Jean-Luc Godard's Vivre Sa Vie, from 1962, is divided into twelve tableaux, or chapters, each introduced by a title card.
Before the first tableau is a credit sequence, with the film's credits superimposed over three close-ups of the film's star, Anna Karina — two profile views similarly framed but shot from different sides and one frontal shot of Karina's face.
The profiles are primarily back-lit, with a small amount of fill on the dark side of the face. The images are beautiful, almost iconic — Karina is still and composed. Her face is presented as a kind of landscape we are invited to explore. When she moves her lips slightly, or swallows, it seems as if the icon has taken on miraculous life. In between these shots is the frontal shot, fully lit. In it we can see tears beginning to well up in Karina's eyes — she looks lost and bewildered.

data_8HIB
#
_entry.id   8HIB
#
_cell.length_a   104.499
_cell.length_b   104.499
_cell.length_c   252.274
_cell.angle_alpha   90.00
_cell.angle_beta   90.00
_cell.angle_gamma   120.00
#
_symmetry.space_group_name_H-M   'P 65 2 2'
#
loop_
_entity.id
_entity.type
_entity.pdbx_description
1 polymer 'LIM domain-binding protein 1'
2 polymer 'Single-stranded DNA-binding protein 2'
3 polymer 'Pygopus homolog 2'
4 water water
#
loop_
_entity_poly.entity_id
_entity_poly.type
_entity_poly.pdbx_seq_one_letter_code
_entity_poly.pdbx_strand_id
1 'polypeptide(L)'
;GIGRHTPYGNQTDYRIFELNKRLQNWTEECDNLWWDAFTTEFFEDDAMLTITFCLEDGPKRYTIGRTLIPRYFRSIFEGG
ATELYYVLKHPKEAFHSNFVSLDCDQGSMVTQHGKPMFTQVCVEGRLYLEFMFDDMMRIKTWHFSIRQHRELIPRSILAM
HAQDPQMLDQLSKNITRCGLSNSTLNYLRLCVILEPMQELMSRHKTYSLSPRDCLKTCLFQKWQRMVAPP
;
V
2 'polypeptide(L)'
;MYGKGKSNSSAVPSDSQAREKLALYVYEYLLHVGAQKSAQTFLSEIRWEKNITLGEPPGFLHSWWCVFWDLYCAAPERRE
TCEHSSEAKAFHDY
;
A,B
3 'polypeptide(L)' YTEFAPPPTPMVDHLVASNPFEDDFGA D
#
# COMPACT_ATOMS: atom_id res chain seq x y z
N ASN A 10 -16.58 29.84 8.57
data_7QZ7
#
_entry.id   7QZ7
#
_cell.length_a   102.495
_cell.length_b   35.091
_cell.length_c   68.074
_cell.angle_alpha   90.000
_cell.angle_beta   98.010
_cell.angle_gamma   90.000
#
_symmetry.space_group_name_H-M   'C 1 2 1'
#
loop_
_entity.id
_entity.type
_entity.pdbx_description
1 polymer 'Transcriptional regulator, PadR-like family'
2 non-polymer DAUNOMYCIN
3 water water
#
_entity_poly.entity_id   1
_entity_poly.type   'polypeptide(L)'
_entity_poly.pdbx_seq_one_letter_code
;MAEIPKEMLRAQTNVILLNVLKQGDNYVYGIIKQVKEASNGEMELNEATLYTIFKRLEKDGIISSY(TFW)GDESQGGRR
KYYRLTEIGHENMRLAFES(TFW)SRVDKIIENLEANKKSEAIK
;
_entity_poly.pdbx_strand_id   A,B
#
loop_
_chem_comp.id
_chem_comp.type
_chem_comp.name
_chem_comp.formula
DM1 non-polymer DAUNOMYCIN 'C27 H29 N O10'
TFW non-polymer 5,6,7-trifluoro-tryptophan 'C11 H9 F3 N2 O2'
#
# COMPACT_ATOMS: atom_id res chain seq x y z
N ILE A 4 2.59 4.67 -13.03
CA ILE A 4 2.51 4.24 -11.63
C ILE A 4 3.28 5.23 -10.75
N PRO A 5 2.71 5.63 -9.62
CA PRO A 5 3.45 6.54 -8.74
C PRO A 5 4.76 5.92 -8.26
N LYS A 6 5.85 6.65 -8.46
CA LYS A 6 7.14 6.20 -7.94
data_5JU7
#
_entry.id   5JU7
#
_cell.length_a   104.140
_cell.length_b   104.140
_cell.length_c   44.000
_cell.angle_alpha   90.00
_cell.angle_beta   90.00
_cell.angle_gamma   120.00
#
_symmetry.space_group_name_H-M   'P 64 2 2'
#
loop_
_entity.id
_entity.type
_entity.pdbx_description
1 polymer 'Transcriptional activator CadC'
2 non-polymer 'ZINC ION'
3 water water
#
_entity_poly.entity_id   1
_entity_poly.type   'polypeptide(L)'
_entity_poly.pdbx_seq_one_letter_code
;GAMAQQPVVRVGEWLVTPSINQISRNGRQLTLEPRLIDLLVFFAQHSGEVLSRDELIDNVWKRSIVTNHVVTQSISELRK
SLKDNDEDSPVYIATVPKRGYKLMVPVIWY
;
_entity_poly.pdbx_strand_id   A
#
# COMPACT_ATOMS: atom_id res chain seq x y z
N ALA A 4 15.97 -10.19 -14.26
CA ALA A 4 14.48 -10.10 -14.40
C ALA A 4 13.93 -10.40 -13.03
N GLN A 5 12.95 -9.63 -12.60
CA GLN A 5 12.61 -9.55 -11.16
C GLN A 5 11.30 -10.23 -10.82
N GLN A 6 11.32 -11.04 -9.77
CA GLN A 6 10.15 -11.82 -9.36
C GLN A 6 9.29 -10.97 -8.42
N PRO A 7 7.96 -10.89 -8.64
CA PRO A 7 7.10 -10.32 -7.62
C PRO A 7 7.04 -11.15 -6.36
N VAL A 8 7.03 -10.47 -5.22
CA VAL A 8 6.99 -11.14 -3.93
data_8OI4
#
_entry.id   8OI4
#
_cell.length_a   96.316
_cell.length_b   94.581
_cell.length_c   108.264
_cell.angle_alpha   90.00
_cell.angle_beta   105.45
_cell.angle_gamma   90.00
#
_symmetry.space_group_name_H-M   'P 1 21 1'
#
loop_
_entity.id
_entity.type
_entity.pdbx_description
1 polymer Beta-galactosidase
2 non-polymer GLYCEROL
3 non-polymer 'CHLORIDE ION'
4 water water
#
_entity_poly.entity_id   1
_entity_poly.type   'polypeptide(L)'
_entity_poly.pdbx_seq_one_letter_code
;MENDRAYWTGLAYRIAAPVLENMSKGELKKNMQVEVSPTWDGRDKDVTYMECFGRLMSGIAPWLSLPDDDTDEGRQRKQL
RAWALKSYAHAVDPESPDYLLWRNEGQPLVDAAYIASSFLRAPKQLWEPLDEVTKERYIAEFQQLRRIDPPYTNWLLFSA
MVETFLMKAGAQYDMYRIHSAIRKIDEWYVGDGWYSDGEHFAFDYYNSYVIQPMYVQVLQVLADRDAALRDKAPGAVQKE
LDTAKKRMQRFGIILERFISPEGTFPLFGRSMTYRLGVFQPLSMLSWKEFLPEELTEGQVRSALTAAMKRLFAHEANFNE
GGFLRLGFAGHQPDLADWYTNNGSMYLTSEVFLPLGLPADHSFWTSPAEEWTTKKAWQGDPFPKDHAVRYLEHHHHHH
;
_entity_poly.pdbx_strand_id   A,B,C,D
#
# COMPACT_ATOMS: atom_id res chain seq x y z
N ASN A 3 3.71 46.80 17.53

This sequence of shots is a kind of program for the film that follows, in which Godard will celebrate the cinematic presence of his star almost as a work of art, as a predominantly aesthetic phenomenon, and also tell the story of her character, a confused, self-absorbed young woman, who is indeed lost and bewildered, unequipped to navigate the world which will destroy her.
The portrait of the character is alternately judgmental and compassionate, never fully resolved on this level. The aesthetic presentation of the actress's beauty and exhilarating cinematic presence is consistently celebratory, but also tends to objectify her to some degree.
All of these levels of meaning and their conflicts with each other are summed up in the three shots of the credit sequence.